The head of an American Bar Association panel is defending its proposal to seal records of criminal cases that do not result in convictions, reports the Associated Press. George Washington University law Prof. Stephen Saltzburg says landlords and employers who have easy access to court files through records-checking services sometimes unfairly refuse to hire or rent to people who have not been arrested or convicted. Saltzburg, is co-chairman of the ABA Commission on Effective Criminal Sanctions, said the panel spent two years looking at ways “to improve the chances of people who have criminal records getting jobs and balancing re-entry versus safety.” More than 70 million people have criminal records, the ABA said, citing Justice Department statistics.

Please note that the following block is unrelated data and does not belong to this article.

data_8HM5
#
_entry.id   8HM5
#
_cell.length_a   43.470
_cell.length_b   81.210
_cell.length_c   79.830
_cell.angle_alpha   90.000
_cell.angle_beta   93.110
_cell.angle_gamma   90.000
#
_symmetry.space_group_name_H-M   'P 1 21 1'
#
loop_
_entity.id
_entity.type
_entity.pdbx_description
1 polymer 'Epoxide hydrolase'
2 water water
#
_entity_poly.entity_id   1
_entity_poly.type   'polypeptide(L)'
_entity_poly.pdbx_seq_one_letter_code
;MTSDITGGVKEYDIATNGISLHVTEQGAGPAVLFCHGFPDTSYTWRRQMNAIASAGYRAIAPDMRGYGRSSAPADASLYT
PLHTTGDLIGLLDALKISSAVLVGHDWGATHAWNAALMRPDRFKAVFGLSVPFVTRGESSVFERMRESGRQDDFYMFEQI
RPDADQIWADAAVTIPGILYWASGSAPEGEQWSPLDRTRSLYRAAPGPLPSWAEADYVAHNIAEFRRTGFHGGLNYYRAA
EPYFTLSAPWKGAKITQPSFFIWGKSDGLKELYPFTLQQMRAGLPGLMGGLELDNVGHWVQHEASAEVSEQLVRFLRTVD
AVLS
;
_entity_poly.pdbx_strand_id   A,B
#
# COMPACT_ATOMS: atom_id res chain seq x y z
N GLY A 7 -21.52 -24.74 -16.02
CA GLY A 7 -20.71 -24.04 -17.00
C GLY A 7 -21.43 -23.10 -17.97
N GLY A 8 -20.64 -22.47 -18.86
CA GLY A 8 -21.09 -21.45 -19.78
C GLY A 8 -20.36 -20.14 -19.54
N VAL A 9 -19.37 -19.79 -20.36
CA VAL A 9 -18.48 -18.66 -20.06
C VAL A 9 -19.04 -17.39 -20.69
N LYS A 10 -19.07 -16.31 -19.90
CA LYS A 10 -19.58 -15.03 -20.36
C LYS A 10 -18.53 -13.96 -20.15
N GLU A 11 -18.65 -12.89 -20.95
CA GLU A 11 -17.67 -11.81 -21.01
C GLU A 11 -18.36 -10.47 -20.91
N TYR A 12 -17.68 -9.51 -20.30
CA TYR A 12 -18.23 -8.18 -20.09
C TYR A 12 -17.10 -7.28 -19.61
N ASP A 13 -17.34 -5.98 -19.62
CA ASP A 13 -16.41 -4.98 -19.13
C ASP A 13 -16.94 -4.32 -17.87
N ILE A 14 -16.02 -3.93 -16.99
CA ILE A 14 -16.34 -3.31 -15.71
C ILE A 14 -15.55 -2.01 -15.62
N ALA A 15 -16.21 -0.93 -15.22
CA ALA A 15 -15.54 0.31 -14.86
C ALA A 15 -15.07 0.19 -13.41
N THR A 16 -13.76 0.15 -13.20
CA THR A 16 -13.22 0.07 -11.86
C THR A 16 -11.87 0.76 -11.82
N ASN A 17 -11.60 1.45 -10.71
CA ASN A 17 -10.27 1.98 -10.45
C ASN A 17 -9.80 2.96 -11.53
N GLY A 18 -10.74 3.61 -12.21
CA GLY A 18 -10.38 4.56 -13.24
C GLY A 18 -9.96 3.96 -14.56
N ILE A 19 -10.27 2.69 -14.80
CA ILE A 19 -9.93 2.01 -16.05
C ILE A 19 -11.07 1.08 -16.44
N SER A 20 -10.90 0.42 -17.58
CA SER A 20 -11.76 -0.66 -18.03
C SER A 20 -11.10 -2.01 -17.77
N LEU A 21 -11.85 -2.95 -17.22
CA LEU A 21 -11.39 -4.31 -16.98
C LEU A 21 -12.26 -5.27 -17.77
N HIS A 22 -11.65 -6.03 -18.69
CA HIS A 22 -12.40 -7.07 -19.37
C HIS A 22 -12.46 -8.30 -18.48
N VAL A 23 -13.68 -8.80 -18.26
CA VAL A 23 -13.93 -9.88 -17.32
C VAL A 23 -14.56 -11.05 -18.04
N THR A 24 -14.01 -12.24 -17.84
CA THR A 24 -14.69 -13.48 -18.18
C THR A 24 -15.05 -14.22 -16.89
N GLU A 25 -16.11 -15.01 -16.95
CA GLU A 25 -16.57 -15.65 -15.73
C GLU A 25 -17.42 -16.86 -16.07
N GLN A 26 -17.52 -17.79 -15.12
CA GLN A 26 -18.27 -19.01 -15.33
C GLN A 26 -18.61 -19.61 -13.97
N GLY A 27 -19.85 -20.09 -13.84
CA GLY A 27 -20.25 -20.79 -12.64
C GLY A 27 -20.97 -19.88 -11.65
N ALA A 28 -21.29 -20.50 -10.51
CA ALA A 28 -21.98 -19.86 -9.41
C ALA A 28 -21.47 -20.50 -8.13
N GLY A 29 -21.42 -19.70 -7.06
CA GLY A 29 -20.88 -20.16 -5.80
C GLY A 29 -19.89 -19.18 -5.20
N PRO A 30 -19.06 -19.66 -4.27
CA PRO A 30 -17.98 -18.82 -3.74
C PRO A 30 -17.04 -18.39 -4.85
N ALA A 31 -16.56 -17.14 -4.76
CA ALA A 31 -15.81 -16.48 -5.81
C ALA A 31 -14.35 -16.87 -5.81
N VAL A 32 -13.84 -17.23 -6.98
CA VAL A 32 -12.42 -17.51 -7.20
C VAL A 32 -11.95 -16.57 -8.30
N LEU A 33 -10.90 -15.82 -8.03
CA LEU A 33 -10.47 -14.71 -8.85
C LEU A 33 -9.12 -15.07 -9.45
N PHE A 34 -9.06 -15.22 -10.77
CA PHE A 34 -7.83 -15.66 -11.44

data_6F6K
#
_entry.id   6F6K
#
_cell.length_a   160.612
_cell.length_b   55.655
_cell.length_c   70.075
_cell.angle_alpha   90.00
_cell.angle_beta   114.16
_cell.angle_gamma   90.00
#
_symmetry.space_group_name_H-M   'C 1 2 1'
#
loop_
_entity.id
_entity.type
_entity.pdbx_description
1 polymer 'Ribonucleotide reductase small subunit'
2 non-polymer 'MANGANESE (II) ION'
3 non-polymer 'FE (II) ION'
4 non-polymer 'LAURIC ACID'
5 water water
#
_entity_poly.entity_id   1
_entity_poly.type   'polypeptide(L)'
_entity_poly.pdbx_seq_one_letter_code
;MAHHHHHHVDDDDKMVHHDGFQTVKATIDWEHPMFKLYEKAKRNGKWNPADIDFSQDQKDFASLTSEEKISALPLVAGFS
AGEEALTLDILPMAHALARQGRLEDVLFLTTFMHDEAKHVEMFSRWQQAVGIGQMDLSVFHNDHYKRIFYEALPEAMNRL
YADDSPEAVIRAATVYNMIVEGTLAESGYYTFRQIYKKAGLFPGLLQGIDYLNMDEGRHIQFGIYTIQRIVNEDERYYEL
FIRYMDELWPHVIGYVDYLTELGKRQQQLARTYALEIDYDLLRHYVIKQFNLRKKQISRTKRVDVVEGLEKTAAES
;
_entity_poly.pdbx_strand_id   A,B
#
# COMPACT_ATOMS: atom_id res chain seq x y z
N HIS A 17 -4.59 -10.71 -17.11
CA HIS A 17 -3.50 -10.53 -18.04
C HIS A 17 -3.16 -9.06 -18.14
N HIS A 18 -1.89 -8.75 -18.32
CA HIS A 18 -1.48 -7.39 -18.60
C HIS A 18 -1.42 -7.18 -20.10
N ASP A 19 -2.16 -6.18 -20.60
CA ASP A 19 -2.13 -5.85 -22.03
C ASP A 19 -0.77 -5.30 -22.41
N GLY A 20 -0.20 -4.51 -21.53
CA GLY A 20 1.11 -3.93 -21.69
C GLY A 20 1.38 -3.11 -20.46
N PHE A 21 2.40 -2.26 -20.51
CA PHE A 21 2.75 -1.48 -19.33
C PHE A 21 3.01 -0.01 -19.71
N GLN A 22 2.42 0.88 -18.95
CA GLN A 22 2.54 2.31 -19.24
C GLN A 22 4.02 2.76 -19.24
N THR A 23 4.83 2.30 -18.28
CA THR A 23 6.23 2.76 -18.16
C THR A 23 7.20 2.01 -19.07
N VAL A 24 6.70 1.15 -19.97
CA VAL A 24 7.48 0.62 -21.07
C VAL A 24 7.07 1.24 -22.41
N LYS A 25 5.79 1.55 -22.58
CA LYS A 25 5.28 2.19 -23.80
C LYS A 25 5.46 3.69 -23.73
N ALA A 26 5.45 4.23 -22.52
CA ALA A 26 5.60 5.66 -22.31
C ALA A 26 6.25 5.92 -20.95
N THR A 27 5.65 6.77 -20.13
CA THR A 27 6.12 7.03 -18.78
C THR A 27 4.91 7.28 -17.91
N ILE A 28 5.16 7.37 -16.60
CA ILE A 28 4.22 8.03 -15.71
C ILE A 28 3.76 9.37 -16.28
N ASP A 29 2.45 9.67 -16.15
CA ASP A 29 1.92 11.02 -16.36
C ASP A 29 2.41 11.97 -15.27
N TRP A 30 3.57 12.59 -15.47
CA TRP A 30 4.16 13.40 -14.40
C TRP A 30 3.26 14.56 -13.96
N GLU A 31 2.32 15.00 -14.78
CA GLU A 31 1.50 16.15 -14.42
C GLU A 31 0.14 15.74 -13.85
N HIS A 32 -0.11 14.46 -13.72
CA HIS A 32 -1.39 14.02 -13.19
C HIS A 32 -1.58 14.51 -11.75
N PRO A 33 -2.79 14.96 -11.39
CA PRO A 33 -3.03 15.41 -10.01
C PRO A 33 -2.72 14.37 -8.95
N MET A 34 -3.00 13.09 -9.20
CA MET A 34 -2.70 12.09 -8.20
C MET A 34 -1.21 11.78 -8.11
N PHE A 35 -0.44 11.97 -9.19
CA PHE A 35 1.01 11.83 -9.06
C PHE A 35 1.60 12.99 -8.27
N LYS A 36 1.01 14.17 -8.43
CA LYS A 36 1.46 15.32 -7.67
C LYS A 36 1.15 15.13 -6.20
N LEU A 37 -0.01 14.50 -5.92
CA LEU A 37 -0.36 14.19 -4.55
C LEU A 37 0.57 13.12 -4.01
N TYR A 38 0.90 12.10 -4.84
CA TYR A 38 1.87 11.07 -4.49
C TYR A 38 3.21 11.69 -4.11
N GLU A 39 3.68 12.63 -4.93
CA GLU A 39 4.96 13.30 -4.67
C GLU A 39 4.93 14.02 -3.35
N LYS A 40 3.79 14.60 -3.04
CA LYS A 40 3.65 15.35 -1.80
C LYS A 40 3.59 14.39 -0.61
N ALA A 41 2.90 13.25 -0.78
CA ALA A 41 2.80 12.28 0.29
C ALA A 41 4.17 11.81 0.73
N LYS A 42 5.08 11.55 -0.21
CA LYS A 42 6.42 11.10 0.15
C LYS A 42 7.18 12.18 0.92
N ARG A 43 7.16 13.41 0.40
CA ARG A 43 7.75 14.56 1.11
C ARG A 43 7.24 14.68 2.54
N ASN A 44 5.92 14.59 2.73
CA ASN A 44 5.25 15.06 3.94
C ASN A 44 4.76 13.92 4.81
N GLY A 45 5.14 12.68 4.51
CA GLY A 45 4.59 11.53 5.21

The proposal urges governments to seal files immediately in cases of people who were arrested but never convicted or whose convictions were later set aside. O.J. Simpson, the Los Angeles police officers accused of assaulting motorist Rodney King and actor Robert Blake, acquitted of murdering his wife, are among those whose state court records would be sealed in California if the state adopted a law closing records on criminal acquittals. News media organizations as well as ABA committees on the First Amendment and the media are lobbying against the proposal. “They’re asking to dramatically rewrite the law in terms of access to public records,” said Kelli L. Sager, a Los Angeles lawyer who co-chairs an ABA First Amendment group.